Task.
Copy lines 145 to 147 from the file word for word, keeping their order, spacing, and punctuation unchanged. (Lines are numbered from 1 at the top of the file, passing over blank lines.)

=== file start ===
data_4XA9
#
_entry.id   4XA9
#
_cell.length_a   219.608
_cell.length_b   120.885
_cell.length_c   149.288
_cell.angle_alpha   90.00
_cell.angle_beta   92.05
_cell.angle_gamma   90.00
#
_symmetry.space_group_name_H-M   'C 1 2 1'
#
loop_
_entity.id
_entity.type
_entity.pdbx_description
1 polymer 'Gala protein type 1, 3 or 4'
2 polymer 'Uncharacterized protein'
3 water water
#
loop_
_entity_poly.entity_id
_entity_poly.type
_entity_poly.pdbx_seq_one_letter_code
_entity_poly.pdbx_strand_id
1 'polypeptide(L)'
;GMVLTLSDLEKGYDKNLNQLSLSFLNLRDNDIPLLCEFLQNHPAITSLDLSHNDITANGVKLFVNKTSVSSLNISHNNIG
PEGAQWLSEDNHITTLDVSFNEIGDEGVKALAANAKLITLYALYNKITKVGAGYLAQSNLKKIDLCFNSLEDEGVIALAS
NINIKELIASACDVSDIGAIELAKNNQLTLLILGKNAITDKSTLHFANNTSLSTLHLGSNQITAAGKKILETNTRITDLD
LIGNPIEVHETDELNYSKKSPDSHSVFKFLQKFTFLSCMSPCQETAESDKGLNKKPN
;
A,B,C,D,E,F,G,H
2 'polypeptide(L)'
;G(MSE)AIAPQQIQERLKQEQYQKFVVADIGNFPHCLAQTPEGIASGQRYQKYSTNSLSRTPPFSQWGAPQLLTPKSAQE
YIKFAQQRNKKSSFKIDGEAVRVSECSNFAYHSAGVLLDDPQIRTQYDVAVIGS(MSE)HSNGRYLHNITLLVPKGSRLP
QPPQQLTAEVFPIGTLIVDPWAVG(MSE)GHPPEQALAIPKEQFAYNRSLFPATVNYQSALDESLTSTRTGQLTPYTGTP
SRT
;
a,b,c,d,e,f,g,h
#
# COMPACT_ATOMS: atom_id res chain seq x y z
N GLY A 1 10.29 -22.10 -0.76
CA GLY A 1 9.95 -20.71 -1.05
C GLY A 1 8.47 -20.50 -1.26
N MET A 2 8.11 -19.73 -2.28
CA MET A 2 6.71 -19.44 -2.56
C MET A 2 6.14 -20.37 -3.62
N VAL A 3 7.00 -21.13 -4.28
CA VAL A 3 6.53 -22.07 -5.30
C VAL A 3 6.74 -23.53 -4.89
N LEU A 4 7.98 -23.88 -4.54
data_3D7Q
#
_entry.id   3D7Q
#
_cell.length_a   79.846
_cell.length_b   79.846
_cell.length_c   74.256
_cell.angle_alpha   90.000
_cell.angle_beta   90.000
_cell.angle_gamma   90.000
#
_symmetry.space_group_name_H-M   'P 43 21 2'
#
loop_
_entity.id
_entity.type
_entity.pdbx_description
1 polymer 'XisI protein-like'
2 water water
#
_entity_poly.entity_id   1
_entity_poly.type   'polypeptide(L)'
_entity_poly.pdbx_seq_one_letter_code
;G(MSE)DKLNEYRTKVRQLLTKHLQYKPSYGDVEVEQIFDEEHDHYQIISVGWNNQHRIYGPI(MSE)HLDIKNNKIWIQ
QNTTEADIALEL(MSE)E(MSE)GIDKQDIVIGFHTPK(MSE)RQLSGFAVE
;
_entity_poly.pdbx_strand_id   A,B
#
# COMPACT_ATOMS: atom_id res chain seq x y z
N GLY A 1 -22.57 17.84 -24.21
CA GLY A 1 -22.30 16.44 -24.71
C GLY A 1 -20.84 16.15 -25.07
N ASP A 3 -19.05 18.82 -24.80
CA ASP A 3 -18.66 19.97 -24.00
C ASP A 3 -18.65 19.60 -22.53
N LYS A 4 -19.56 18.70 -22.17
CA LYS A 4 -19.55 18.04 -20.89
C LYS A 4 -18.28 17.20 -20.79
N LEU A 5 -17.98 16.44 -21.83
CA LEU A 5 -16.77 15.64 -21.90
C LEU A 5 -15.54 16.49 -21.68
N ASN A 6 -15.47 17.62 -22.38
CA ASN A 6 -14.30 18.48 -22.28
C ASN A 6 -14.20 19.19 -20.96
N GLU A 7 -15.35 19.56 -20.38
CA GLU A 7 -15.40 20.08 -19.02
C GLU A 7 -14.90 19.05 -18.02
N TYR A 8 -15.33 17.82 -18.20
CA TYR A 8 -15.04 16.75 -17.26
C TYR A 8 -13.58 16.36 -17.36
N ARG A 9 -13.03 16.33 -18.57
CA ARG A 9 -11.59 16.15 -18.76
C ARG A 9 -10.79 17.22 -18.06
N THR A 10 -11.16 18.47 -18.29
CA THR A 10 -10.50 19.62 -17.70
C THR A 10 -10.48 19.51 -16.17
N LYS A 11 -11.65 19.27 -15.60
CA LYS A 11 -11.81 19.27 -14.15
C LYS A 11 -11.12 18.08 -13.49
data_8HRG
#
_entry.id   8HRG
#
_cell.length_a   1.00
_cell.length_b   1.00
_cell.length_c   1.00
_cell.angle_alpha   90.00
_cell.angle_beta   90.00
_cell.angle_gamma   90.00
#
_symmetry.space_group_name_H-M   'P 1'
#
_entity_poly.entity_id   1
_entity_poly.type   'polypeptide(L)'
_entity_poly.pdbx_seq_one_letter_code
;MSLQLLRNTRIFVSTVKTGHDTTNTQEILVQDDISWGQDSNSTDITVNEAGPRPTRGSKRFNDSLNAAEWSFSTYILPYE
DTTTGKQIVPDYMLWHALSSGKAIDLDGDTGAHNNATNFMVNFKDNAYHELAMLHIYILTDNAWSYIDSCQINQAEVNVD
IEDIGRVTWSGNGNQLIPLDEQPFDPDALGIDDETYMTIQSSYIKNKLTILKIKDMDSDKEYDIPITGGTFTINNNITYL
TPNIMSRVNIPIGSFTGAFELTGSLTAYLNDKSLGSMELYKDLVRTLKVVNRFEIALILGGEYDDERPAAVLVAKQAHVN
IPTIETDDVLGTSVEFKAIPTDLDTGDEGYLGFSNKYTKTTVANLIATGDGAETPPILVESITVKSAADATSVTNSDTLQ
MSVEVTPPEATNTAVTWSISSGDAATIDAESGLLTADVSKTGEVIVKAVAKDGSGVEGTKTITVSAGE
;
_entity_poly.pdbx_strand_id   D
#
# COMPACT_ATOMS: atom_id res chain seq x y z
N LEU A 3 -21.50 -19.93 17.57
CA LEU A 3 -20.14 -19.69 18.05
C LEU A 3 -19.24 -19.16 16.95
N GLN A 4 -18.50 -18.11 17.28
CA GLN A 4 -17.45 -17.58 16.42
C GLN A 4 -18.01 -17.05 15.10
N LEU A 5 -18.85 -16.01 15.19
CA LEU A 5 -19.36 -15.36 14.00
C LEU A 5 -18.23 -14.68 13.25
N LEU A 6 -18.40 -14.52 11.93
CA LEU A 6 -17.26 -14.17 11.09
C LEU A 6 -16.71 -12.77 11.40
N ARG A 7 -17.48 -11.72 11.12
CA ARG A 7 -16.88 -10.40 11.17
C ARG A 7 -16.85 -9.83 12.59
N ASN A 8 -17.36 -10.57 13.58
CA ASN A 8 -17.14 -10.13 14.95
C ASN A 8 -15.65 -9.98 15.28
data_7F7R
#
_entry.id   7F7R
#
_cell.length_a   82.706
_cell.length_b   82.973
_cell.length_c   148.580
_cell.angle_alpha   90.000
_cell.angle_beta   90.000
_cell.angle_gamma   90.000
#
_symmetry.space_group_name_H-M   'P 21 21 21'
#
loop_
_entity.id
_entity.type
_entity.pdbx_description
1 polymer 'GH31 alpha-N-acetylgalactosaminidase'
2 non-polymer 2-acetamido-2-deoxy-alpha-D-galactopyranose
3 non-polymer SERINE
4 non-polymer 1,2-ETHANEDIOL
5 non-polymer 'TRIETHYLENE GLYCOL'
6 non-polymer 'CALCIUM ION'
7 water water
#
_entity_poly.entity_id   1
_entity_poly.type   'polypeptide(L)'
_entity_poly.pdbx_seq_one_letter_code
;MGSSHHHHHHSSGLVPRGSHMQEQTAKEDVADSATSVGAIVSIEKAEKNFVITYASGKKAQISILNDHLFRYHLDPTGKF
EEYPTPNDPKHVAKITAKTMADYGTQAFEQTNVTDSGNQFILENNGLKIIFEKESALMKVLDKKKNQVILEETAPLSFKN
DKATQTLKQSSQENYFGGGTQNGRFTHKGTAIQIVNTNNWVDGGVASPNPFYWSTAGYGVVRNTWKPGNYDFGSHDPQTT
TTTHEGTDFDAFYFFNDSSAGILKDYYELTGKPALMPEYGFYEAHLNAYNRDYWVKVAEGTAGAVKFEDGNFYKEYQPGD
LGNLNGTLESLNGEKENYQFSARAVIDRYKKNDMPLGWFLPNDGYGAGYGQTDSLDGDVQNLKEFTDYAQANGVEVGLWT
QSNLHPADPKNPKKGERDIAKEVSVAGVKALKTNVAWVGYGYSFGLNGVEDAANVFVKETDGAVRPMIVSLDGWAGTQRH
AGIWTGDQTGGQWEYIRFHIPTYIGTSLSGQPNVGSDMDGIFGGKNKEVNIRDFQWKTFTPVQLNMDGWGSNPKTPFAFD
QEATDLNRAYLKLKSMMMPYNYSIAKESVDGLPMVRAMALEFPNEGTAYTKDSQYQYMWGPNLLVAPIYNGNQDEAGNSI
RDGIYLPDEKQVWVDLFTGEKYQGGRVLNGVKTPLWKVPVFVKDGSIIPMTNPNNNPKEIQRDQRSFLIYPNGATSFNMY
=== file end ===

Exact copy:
CA LEU A 5 -19.36 -15.36 14.00
C LEU A 5 -18.23 -14.68 13.25
N LEU A 6 -18.40 -14.52 11.93